But the amendments proposed by the federal government to the Electoral Legislation Amendment (Electoral Funding and Disclosure Reform) Bill seek to circumvent these open and transparent state laws by ensuring that Commonwealth laws would not apply to money that is directed towards non-federal campaigns, including state, territory and local government campaigns, as noted in recommendation 10 of yesterday's tabled report. This recommendation would have a significant impact in the Queensland context, where the Liberal and National parties are represented as one entity.

As Labor members of the committee, we do not believe interference with state and territory laws, properly made, which have put in place caps on political donations and bans on particular donors, like property developers, is warranted. We note that some of these provisions potentially affected have been put in place on the recommendation of anticorruption commissions. Professor Tham, of the University of Melbourne, has supported this stance by stating in his submission to the committee that the amendments would undermine the states' ability to 'protect the integrity of representative government from the dangers of political money' and that there are serious problems with proposed sections.

Professor Graeme Orr, an electoral law expert at the University of Queensland, supported this by stating that the coalition had at the last minute included sections that would 'limit existing and future state and territory laws'. He went on further to say that 'this will reduce transparency, which is ironic because the whole point of this bill is it was supposed to be about increasing transparency'.

Once again, there are no explanations from the government. When I questioned the department about where this came from, who dreamt it up and why it was even in our report, when we had not been discussing this in any way, shape or form, there was silence—no explanation. So I'm glad there are members of the government here who will be speaking on this, who clearly are going to outline where this came from and why it was dumped in this. You've got to remember that this report has been going on for months and months. There has been no fanfare from the minister about why these amendments were put into place. There has been no explanation or media release by the relevant minister. The minister was quoted yesterday as saying that the provisions were intended and necessary to clarify the relationship between the federal and state laws. I believe that, on the contrary, these amendments will have quite the opposite effect. They will only create more confusion and complexities between federal and state laws, leading to donations falling between the cracks and ultimately being made behind closed doors.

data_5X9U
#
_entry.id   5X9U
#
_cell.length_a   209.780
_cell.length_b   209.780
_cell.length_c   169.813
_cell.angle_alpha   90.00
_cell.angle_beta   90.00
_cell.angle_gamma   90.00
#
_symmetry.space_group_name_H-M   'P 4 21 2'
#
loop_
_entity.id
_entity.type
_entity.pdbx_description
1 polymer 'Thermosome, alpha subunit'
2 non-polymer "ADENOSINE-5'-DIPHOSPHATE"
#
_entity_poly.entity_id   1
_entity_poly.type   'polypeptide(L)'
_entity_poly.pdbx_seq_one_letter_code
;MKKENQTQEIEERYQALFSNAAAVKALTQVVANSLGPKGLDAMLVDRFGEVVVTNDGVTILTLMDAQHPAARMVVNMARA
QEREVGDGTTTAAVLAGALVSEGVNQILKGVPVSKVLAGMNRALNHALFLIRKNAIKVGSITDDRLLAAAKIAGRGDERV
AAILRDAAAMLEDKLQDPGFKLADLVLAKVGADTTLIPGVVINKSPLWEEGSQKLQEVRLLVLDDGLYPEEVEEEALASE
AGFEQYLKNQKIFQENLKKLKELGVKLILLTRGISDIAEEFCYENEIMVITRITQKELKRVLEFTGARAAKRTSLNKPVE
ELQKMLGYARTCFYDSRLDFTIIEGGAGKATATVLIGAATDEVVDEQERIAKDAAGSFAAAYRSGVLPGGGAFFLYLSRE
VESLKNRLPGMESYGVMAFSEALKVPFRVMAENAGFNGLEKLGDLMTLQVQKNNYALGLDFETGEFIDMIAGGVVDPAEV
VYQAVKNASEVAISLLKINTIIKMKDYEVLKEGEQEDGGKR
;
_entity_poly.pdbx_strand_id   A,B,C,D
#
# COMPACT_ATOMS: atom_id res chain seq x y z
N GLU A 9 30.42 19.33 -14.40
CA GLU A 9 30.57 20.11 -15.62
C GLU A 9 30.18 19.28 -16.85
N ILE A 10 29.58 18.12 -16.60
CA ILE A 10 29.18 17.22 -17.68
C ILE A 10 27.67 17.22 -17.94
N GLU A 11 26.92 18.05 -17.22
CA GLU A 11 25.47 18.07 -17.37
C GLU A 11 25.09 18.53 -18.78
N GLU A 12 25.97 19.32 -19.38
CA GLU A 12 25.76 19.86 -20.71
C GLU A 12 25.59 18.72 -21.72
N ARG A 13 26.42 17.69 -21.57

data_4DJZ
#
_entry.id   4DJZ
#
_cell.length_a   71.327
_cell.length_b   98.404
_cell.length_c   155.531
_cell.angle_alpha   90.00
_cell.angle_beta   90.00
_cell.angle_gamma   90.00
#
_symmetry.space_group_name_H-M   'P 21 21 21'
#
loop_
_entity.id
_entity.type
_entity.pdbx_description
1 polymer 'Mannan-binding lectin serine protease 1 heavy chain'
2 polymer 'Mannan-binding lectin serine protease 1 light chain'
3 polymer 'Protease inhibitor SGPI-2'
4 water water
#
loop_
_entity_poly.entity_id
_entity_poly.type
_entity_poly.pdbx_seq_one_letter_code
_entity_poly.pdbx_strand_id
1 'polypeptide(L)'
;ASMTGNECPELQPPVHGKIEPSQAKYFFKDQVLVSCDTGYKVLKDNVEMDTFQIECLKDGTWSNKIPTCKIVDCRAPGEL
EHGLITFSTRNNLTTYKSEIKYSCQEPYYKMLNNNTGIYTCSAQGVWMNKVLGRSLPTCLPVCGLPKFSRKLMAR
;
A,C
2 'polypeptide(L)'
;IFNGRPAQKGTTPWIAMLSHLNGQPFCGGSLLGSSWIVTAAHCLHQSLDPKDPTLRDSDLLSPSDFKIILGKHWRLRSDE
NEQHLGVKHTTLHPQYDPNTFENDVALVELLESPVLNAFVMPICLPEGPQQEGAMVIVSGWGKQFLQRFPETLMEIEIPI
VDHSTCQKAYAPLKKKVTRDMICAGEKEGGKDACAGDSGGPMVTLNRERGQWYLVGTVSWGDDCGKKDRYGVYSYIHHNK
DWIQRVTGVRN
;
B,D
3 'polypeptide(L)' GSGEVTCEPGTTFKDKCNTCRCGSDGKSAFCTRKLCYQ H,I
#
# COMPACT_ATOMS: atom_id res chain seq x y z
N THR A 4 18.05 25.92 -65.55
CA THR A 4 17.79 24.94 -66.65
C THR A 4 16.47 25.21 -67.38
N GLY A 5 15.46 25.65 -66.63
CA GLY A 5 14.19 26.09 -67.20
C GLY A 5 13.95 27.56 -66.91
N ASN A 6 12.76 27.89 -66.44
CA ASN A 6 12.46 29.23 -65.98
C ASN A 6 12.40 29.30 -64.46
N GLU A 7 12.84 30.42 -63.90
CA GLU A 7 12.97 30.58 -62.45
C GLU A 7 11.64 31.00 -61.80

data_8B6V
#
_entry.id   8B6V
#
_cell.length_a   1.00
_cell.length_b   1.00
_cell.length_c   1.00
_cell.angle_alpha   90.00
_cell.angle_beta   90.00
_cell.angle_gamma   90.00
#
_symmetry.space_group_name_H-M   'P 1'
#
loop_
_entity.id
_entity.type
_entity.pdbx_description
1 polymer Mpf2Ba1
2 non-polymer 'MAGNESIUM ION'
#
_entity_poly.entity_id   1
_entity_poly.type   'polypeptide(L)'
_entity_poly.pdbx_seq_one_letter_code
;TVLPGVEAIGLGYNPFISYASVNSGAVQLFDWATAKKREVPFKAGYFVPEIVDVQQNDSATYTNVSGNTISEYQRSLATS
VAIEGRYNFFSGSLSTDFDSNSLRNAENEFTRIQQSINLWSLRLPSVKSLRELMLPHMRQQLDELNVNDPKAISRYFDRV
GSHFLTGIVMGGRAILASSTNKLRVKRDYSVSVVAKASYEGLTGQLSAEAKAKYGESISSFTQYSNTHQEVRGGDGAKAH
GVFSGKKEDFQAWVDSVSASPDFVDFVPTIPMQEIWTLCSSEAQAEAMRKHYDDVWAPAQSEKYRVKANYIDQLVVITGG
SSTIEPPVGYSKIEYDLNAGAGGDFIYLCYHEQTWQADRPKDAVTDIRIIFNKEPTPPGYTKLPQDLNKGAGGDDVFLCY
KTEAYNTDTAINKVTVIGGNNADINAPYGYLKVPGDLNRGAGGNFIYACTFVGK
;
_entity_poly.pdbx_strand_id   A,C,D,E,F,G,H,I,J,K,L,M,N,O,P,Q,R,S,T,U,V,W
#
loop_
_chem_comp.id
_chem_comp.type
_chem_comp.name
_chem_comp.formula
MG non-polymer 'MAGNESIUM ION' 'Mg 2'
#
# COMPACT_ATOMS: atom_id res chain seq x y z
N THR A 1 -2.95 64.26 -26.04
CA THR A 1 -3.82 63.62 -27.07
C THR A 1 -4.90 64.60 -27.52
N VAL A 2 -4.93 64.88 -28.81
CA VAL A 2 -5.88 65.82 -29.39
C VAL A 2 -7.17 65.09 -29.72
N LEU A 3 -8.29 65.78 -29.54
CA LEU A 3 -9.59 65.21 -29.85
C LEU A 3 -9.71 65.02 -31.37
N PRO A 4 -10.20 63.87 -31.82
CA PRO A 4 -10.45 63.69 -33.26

In closing, I'd like to acknowledge and give my thanks and appreciation particularly to the charities, the non-profit sector and the interested and professional academics who gave evidence throughout this process. I want to say to them: your ongoing contributions to this important piece of legislation are vital and will help shape the future of political donations. Additionally, Labor remain committed to wide-ranging democratic reforms beyond those contained in this legislation, to restore trust in politics. We will continue to pursue the introduction of a national integrity commission and further donations reforms as priorities in line with community expectations. I thank members of the committee and the secretariat for their hard work to make sure that this report has now come so far. But in my opinion we still have more work to do in this important reform area.